OSHA COVID-19 Interim Enforcement Response Plan


Last week, OSHA issued its Interim Enforcement Response Plan for Coronavirus Disease 2019 (COVID-19). The response plan directs OSHA’s Area Offices to re-prioritize their inspection and enforcement resources, and focus them toward workplaces with the greatest risk of exposure to SARS-CoV-2.

What Does This Mean for My Business?

OSHA 's response plan reminds employers that it will continue to enforce workplace health and safety standards across all industries and workplaces, but until further notice, will focus more strongly on occupations and workplaces “with high potential for exposure to known or suspected sources of SARS-CoV-2."

OSHA’s interim response plan includes guidance for its Area Offices to identify which workplaces are considered high and very-high, medium and low COVID-19 exposure risks, in order to help accurately prioritize enforcement activities. This guidance is consistent with the risk levels established last month in OSHA’s “Guidance on Preparing Workplaces for COVID-19. These risk classifications are as follows:

  • High and Very High Risk – jobs and workplaces with high potential for exposure to known or suspected sources of SARS-CoV-2 including, but not limited to:
    • Hospitals treating suspected and/or confirmed COVID-19 patients;
    • nursing homes;
    • emergency medical centers;
    • emergency response facilities;
    • settings where home care or hospice care are provided;
    • settings that handle human remains;
    • biomedical laboratories, including clinical laboratories, and;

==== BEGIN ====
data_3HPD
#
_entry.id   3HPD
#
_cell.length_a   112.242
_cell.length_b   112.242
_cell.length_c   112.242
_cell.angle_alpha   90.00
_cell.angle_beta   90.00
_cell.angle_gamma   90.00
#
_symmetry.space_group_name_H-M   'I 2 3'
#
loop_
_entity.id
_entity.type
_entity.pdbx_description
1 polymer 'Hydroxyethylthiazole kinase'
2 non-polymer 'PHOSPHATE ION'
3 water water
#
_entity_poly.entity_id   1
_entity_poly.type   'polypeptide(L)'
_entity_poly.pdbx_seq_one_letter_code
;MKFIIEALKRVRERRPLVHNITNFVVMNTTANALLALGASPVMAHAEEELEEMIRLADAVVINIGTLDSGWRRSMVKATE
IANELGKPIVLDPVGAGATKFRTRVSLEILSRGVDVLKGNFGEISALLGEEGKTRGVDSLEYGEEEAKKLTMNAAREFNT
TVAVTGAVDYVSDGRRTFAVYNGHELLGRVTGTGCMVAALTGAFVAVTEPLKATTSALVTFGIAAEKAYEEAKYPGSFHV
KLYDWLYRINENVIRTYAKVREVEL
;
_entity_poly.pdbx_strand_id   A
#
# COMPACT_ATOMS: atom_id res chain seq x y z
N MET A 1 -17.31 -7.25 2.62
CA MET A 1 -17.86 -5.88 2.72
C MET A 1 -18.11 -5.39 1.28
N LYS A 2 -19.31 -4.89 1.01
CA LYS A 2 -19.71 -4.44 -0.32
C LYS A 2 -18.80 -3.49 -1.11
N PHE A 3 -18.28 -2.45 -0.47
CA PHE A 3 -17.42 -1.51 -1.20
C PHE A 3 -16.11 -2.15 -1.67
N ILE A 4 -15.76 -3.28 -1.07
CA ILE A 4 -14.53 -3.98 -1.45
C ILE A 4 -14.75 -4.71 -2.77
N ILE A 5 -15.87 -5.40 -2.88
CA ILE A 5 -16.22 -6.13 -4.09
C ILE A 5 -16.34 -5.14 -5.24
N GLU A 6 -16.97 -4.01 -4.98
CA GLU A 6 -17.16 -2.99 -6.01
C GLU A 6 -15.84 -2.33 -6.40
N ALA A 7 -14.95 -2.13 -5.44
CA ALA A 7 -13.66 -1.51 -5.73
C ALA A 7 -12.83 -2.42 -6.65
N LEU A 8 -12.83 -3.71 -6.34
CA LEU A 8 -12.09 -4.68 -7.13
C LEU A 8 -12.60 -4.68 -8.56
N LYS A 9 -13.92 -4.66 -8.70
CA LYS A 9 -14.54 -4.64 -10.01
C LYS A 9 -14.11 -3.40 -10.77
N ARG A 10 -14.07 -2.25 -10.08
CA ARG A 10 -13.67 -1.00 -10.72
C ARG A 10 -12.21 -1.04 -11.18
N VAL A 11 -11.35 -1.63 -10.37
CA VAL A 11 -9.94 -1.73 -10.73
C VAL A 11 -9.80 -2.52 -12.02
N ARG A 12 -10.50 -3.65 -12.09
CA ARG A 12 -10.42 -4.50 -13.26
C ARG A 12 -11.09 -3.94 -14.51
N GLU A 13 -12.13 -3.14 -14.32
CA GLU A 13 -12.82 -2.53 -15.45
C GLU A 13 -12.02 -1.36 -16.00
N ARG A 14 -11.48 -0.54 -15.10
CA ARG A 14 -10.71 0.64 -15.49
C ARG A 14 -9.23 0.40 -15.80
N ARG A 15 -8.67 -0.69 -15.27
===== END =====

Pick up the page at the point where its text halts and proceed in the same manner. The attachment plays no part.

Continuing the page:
• medical transport.
  • Medium Exposure Risk - jobs and workplaces with frequent and/or close contact with (i.e. within 6 feet of) people who may be (but are not confirmed to be) infected with SARS-CoV-2. Workers and workplaces in this category include, but are not limited to, those who have contact with the general public (e.g., in schools, high-population-density work environments, and some high-volume retail settings).
  • Lower Exposure Risk - jobs and workplaces that do not require contact with people known to be, or suspected of being, infected with SARS-CoV-2, and do not require frequent close contact with the general public. Workers in this category have minimal occupational contact with the public and other coworkers.

With so much of your focus already dedicated to protecting your workers and, in the case of health care providers and emergency responders, protecting all of us, compliance is probably the last thing on your mind. However, if your business falls into the high or very high-risk categories, the probability of receiving a visit from an OSHA inspector is now much greater, and will likely be for the duration of the COVID-19 pandemic. Now, more than ever, you need resources to simplify compliance and reduce the time and effort required for compliance.

VelocityEHS Can Help!

VelocityEHS continues to closely follow the ongoing developments from regulators and public health agencies during the COVID-19 pandemic, and we’re committed to connecting you with the information you need to stay safe and healthy during these challenging and uncertain times.

Check out our VelocityEHS COVID-19 Resource Site for a growing library of helpful resources, and free access to tools that can help you simplify compliance so you can focus on what matters most.

Please stay safe, continue to follow guidance provided by public health experts, and we’ll get through this together.


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